Phishing Scams at Work: New Target Famous NFT Artist!

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It is stated that the Twitter account of the famous digital NFT artist Mike Winkelmann (Beeple) was seized by phishing scammers and they stole approximately $ 438,000 through the link they published.

The Inside of the Incident

It is stated that Beeple, which is the target of hackers and NFT phishing scams with its large following and popularity, has been hacked. The theft allegedly took place by redirecting the link from Beeple’s Twitter account to a fake website that showed it was in collaboration with an elite fashion brand, Louis Vuitton.

However, it is stated that when users are directed to the fake website and link their wallets to this site, the investments in their wallets are transferred to the fraudsters.

According to the latest data obtained in the fraud, which was carried out using the Twitter account of famous NFT collector Mike Winkelmann, it is claimed that Ethereum (ETH) and NFT with a market value of approximately $ 438,000 were stolen from investors.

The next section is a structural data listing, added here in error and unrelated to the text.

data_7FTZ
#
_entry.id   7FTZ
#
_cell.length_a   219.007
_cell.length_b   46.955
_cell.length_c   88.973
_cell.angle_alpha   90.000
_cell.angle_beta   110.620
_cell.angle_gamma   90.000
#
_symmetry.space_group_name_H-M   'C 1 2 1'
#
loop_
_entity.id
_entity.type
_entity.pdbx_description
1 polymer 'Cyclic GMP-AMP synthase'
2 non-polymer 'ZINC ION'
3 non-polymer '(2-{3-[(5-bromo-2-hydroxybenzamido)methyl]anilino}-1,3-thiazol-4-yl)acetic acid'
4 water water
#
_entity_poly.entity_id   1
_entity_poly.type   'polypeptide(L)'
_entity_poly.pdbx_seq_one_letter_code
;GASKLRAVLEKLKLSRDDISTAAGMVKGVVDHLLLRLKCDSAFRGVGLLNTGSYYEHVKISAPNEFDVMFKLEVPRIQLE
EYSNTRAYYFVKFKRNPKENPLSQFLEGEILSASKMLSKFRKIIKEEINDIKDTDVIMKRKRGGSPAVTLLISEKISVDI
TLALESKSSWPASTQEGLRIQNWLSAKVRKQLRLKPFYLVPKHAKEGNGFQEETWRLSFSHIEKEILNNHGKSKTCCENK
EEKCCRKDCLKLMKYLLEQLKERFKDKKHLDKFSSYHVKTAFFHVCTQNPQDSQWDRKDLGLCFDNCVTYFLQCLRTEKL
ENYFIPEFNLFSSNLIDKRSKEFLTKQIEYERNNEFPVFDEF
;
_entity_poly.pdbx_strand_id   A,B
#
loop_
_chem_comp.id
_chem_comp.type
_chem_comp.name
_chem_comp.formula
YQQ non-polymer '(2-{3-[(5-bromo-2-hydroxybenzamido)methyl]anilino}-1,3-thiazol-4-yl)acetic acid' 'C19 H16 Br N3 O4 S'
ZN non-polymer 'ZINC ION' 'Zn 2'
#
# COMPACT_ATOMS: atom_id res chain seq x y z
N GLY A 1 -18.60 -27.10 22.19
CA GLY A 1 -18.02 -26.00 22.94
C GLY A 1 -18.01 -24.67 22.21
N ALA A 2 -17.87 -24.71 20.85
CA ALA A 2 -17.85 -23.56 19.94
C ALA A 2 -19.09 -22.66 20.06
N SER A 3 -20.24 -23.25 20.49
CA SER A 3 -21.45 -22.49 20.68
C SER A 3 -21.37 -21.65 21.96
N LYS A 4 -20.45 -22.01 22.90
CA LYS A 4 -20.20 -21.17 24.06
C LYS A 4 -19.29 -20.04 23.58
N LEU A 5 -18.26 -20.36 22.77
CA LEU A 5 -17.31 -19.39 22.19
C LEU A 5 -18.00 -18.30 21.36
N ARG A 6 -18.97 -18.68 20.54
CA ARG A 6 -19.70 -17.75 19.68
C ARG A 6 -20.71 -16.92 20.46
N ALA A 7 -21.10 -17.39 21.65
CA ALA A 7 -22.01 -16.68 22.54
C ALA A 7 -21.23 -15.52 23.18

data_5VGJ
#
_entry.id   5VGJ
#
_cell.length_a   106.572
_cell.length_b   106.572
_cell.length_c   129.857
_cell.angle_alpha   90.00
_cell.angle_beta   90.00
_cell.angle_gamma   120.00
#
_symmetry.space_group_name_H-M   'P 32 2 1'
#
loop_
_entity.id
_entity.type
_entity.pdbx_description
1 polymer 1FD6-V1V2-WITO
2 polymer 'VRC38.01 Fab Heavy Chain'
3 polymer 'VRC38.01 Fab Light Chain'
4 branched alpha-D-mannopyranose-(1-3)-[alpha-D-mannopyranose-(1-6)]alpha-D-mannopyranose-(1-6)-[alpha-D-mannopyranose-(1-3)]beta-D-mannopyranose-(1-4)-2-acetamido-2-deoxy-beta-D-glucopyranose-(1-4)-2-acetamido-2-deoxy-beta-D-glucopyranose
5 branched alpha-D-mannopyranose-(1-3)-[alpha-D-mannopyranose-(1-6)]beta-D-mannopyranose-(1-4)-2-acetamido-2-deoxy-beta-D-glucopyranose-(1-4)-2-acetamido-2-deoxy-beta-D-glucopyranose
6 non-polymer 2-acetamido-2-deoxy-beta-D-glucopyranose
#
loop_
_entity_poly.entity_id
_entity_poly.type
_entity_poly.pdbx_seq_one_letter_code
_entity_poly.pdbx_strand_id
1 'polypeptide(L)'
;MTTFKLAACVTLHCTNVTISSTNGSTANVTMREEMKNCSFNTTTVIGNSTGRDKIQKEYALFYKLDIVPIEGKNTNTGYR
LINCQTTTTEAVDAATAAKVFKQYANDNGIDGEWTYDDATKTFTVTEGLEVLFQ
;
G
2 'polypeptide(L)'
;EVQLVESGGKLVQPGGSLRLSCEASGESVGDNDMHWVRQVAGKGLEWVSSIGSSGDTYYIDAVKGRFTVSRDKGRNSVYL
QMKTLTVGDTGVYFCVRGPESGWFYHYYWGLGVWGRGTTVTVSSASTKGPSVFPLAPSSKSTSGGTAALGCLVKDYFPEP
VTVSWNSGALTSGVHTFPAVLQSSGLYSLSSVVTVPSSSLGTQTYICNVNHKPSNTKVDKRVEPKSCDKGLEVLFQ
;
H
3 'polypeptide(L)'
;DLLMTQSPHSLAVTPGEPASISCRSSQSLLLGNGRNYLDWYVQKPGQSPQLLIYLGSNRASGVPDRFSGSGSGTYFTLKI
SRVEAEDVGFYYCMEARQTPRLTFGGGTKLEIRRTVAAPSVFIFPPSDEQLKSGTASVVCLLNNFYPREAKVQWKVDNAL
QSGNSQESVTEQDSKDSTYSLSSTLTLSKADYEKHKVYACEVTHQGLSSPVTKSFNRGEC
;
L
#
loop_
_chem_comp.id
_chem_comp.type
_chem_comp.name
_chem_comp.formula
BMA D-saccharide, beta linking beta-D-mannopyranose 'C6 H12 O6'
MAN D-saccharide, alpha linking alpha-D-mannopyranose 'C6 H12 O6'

Warning from Famous Names!

Many famous NFT investors posted tweets warning people against phishing scams after the hack. Zeneca, an NFT influencer, shared these statements with a warning tweet to NFT investors:

“As all NFT investors, we must stand together against such scams and warn our environment to be careful. You should be very careful with the links you click and never connect your wallet to unknown and unverified websites.”

Since Beeple had a collaboration with Louis Vuitton in 2019, it is stated that the tweet shared about a lottery related to this cooperation from its account looks official and realistic by investors.

This is how experts share their views on this event with investors:

“Phishing scams are a method for obtaining users’ personal information, such as passwords and credit card information. It is an activity that uses e-mails that appear to have been sent to you from trusted companies in shared tweets and e-mails. However, investors should check multiple times before linking their wallets to their website, even if it is apparently legitimate.”